YOU ARE HERE: LAT HomeCollections

He's Pitting His Pen Against Their Swords

Culture* Egyptian-born actor has put his career on hold to write a screenplay he hopes will stem the slaughter in the Middle East.


The day is young, but Sean Delon has a weary expression that covers his face like three-day stubble. His intense green eyes are bloodshot. His broad shoulders sag as he slumps behind an old-model Macintosh, pecking away at his keyboard while Palestinian territories burn, while Jerusalem seethes, while another chance for a Middle East peace settlement turns to a handful of dust.

Though he's half a world removed from the bloodshed and the broken vows, Delon seems to be living in a separate time zone from the rest of Los Angeles. After dozing off at 4 a.m., he's already back at work on a project that may never come to pass, a screenplay on a subject few people in Hollywood want to touch, or even talk about.

Ask why this 20-something Egyptian-born actor would put a promising TV and film career on hold to pursue such a quixotic quest, and Delon will let loose a torrent of opinion: about the "true" meaning of jihad, the failed leadership of Yasser Arafat and Ariel Sharon, and the treacherous geopolitical crosswinds of our time.

Then he'll relate his recurring dream--"obsession" might be a better word--about how his script-in-progress, "No Other Way," an updating of Shakespeare's "Romeo and Juliet" set in the Middle East, could help stem the ongoing slaughter in an agonized corner of the world. After growing up in Egypt, a country that 23 years ago traded the sword for the olive branch in dealing with its Jewish neighbor, Delon is convinced that peace could still be brokered between Israel, the Palestinians and other aggrieved parties now intent on wiping each other off the Earth.

Los Angeles Times Wednesday April 10, 2002 Home Edition Main News Part A Page 2 A2 Desk 2 inches; 47 words Type of Material: Correction
Iranian revolution date--An April 3 Southern California Living story about an Egyptian-born actor's quest to counter Middle East strife with a film project gave an incorrect date for the Iranian revolution. It began in the latter half of 1978 and early 1979, not November 1979, when militants took over the American Embassy in Tehran.

Just how a mere movie might contribute to such a historic outcome, where generations of politicians and diplomats have failed, is a question Delon leaves open-ended. "People don't like politics. They find it boring," he says in staccato, slightly unsteady English. "But if you deliver the message of peace, of Israeli and Arab living together, they're going to believe it. Jews believe in the Promised Land, and they're not going to give it up. And the Muslims believe in the struggle, and they're not going to give it up. So the solution is to live in peace."

Simple, right? In his heart, Delon knows it's not. But his actions tell a different story.

On any given day, of course, there are hundreds, perhaps thousands, of people out hustling scripts in Hollywood. Some hunger for money, others for power, a few for a kind of immortality. Delon's motives skew differently. Time and again, in conversation, his lofty ideas and ambitious talk circle back to a single word: Peace. There must be peace between Arabs and Jews, Delon says to anyone who will listen, anyone who will take his insistent phone calls and incessant faxes--movie studio executives, casting directors, newspaper reporters.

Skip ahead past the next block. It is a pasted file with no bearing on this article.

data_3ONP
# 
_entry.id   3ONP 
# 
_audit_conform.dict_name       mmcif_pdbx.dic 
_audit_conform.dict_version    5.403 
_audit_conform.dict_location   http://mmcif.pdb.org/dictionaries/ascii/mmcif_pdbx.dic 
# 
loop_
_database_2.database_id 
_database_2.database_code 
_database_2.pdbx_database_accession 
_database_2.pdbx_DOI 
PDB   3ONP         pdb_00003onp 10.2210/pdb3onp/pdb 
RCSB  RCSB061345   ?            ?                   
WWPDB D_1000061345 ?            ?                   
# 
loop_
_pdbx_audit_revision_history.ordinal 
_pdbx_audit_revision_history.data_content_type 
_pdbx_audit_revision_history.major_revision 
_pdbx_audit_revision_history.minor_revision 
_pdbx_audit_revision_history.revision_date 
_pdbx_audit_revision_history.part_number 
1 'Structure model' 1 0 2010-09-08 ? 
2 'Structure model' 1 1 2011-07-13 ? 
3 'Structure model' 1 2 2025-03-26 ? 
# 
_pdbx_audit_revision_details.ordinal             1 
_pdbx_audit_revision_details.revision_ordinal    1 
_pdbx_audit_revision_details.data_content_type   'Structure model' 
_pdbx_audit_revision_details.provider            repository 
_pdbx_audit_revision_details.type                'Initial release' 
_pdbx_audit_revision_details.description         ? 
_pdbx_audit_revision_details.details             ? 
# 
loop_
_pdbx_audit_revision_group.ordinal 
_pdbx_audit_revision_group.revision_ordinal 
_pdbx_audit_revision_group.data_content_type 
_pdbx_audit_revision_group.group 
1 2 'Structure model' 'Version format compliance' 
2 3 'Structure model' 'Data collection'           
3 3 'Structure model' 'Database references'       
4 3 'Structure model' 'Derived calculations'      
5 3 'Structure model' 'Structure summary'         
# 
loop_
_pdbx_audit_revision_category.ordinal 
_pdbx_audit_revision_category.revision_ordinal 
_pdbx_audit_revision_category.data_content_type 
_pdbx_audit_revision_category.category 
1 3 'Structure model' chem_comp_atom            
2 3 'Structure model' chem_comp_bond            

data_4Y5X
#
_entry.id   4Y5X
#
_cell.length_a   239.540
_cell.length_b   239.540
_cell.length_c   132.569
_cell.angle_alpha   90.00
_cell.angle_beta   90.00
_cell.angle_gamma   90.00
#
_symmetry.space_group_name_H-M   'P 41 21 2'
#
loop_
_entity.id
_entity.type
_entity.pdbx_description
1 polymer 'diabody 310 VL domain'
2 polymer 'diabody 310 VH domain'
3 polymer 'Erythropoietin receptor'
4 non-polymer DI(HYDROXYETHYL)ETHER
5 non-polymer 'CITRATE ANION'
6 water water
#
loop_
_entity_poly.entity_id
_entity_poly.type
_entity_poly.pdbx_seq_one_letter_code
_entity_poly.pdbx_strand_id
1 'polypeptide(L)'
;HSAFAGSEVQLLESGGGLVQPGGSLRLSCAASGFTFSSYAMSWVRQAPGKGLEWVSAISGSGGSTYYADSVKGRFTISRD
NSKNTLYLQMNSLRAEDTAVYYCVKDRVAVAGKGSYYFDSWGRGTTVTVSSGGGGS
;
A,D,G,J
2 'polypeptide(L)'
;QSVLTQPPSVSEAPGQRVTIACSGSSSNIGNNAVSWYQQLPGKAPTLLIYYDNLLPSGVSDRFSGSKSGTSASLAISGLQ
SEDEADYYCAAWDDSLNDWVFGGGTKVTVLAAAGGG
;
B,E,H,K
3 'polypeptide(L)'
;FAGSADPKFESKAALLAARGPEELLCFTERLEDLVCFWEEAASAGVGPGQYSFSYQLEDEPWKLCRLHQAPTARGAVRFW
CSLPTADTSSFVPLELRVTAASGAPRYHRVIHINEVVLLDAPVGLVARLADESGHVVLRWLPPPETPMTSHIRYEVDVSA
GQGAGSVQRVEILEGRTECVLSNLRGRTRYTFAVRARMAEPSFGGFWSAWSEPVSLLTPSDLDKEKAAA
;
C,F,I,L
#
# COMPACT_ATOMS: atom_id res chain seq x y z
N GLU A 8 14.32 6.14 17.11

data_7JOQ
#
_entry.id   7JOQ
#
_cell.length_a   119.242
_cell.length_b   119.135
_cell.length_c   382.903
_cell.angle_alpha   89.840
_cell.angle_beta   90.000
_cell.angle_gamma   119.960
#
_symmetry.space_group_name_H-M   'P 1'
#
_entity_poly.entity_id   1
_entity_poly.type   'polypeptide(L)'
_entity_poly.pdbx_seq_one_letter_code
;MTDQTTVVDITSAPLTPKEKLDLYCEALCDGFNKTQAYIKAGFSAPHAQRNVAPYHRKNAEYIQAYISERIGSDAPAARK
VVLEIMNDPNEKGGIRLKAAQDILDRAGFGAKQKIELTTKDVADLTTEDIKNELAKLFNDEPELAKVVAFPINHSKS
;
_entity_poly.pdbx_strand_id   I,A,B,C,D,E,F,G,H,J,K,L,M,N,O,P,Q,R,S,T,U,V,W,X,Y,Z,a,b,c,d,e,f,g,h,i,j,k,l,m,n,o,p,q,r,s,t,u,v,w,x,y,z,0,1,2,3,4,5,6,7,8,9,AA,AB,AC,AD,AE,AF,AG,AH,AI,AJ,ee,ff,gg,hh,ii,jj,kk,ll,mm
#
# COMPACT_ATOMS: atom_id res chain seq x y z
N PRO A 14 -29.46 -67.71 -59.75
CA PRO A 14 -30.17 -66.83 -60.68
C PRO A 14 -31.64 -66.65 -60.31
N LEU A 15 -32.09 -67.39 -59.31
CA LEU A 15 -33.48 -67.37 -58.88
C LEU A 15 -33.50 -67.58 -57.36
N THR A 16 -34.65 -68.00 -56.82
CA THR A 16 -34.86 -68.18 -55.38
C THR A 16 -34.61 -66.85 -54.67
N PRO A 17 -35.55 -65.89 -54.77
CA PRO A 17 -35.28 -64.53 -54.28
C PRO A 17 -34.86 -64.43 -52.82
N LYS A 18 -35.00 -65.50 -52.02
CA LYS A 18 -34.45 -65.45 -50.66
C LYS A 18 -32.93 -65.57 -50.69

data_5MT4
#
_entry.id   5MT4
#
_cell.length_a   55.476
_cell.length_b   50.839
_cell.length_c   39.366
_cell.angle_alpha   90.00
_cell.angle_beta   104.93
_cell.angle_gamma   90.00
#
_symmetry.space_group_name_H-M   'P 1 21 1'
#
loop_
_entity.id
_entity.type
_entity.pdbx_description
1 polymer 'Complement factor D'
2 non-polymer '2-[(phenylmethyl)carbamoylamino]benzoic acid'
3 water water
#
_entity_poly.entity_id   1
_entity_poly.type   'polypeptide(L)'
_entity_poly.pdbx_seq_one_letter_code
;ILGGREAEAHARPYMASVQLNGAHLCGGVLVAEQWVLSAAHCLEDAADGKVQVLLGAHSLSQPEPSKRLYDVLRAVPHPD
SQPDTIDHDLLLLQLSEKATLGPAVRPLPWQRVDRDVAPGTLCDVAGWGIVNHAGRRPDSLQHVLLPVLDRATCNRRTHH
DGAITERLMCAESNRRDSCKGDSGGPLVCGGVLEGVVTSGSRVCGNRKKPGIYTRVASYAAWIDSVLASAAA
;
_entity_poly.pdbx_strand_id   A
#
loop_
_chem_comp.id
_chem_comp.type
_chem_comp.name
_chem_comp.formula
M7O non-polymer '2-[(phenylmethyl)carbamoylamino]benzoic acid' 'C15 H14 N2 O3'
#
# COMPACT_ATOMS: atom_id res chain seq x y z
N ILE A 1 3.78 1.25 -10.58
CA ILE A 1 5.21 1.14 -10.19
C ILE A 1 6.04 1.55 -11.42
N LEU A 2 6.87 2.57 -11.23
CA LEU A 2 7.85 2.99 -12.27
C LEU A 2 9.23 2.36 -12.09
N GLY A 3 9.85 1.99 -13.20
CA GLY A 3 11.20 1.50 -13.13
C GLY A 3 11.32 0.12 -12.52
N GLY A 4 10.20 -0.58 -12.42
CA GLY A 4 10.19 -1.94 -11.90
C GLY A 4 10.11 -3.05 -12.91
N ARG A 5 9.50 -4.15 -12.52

If the politicians can't see the light, he says, go around them! If the media won't put out pro-peace messages, make your own counter-propaganda! "I will try to meet Dan Rather or Barbara Walters," he says. "I'll send e-mail or something. That's America! One day you're nobody, and then.... " Delon lets the thought trail off. "I always pray to God. God give me a sign, keep going, keep going."

But Delon, who's been living in the United States since coming here to study in 1988, isn't pinning all his hopes on agents. He also has a patron: His best friend, David Degan, the scion of a family of wealthy Iranian Jews, who has pledged half a million dollars to the project. "This guy inspires me a lot," says Degan, 28, during an interview at his family's Bel-Air estate. "When this guy puts his mind on something he gets it done, and no one gets it done the way he gets it done."

For months, Delon has been trying to get an audience with Jack Valenti, president of the Motion Picture Assn. of America, to plead for support for his project--so far without luck. Earlier this year he even fired off a letter to George W. Bush, urging the President to invite young Israelis and Arabs to the White House to show they're "united here in America."

And if he can't get his screenplay made in Hollywood, he's resolved to film it in Egypt, where his face is recognizable from soap operas and feature films such as Hatim Fareed's indie comedy "Sweet Guys," about a group of young Egyptians partying in the shadow of the Pyramids on New Year's Eve, 1999. "I'm not Tom Cruise," he says of his stature in Egypt, "but I'm established there."

To some, Delon's fantasy of boosting Middle East peace through a big-screen romance may seem daring and idealistic, to others naive or self-serving. Yet for Delon, who was born Hashem Ali in the ancient port city of Alexandria and raised a Muslim, the medium is less important than the message. If he thought holding a carwash in his backyard would make Arafat and Sharon lay down their arms and kiss in the streets of Ramallah, he might be outside in his shorts with the garden hose right now. "Peace is something I believe," he says, "acting is my career."

Los Angeles Times Articles